“We’ve got to be relentless in our work to grow the economy and create good jobs,” Obama said after touring the brief tour, adding that other nations are seeking to expand their economies as well. “And that’s why we have to redouble our efforts to make sure that we’re competitive, to make sure that we’re taking the steps that are needed for us to be successful.”
Dan Utech, deputy special assistant to the president for energy and climate change, told reporters in a phone call Friday the initiative reflects the president’s conviction that “no challenge poses a greater threat to future generations than climate change.”
Utech noted the solar industry is adding jobs 10 times faster than the rest of the economy, and many of them are in construction and installation. Last year the solar industry installed 6,201 megawatts (MW) of solar photovoltaics and 767 MW of concentrating solar power in the United States, according to the Solar Energy Industries Association, enough to power the equivalent of about 1.4 million homes.
“We’ve made huge strides in recent years,” he said, noting that it had grown 20-fold between 2008 and 2014. “It’s also creating jobs, good-paying American jobs.”
The Energy Department will also join with the Pentagon to run the “Solar Ready Vets” program, which prepares veterans to work in the solar industry, at 10 military bases across the country. Those bases will include Hill Air Force Base, which has already installed solar panels onsite, as well as California’s Camp Pendleton, Colorado’s Fort Carson and Naval Station Norfolk in Virginia.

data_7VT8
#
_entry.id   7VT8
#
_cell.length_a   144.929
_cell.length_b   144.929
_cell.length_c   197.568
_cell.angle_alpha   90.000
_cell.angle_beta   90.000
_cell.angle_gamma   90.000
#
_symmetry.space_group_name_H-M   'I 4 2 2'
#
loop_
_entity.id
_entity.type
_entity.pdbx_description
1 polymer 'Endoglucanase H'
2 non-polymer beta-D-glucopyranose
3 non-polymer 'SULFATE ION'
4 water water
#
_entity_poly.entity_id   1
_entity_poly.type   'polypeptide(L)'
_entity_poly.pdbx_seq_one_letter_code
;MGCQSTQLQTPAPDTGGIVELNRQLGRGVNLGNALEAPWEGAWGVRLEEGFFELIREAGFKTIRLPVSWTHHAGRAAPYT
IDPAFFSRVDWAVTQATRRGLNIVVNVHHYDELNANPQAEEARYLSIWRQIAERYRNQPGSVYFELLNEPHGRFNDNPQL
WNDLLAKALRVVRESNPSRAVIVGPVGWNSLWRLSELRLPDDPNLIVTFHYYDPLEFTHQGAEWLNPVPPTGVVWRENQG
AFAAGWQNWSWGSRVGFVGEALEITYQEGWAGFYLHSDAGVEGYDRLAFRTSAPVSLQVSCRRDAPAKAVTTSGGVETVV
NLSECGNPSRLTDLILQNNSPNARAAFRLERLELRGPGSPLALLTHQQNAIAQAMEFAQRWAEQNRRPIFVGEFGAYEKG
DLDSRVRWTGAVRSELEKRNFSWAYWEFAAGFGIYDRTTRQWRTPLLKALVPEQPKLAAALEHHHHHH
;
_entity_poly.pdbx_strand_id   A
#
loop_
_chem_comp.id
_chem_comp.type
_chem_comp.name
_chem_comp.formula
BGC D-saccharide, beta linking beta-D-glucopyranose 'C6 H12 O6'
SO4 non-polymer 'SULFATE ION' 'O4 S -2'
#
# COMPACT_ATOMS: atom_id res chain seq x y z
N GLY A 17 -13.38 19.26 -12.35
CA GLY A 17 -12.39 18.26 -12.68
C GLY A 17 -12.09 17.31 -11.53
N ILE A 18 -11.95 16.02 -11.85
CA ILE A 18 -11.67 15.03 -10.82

DOE Deputy Secretary Elizabeth Sherwood-Randall said during the call with reporters that the pilot program on Camp Pendleton had already produced results: Of the 20 Marines who completed training on Feb. 13, each received at least one job offer from the five major U.S. solar firms who are conducting recruiting as part of the program.
The transition from active military duty to the private sector “is a vulnerable moment for many of our veterans, and of course we want to support them in whatever way possible,” Sherwood-Randall said.
She added that the training program, which is free for military personnel, is an intensive, four to six-week session in which participants learn the skills needed to install solar panels and electrical systems, interpret building codes and serve as both sales representatives and solar system inspectors.
DOE has already spent $27 million on its nationwide solar instructor training network, which includes community colleges as well as military bases, but Sherwood-Randall said could not estimate the cost of expanding the program to seven additional military bases.
As part of the new solar initiative federal officials will also work to make G.I. Bill funding available to support solar workforce training for veterans, while also educating veterans on the job opportunities now available in the solar industry.
David Nakamura contributed to this report from Hill Air Force Base, Utah.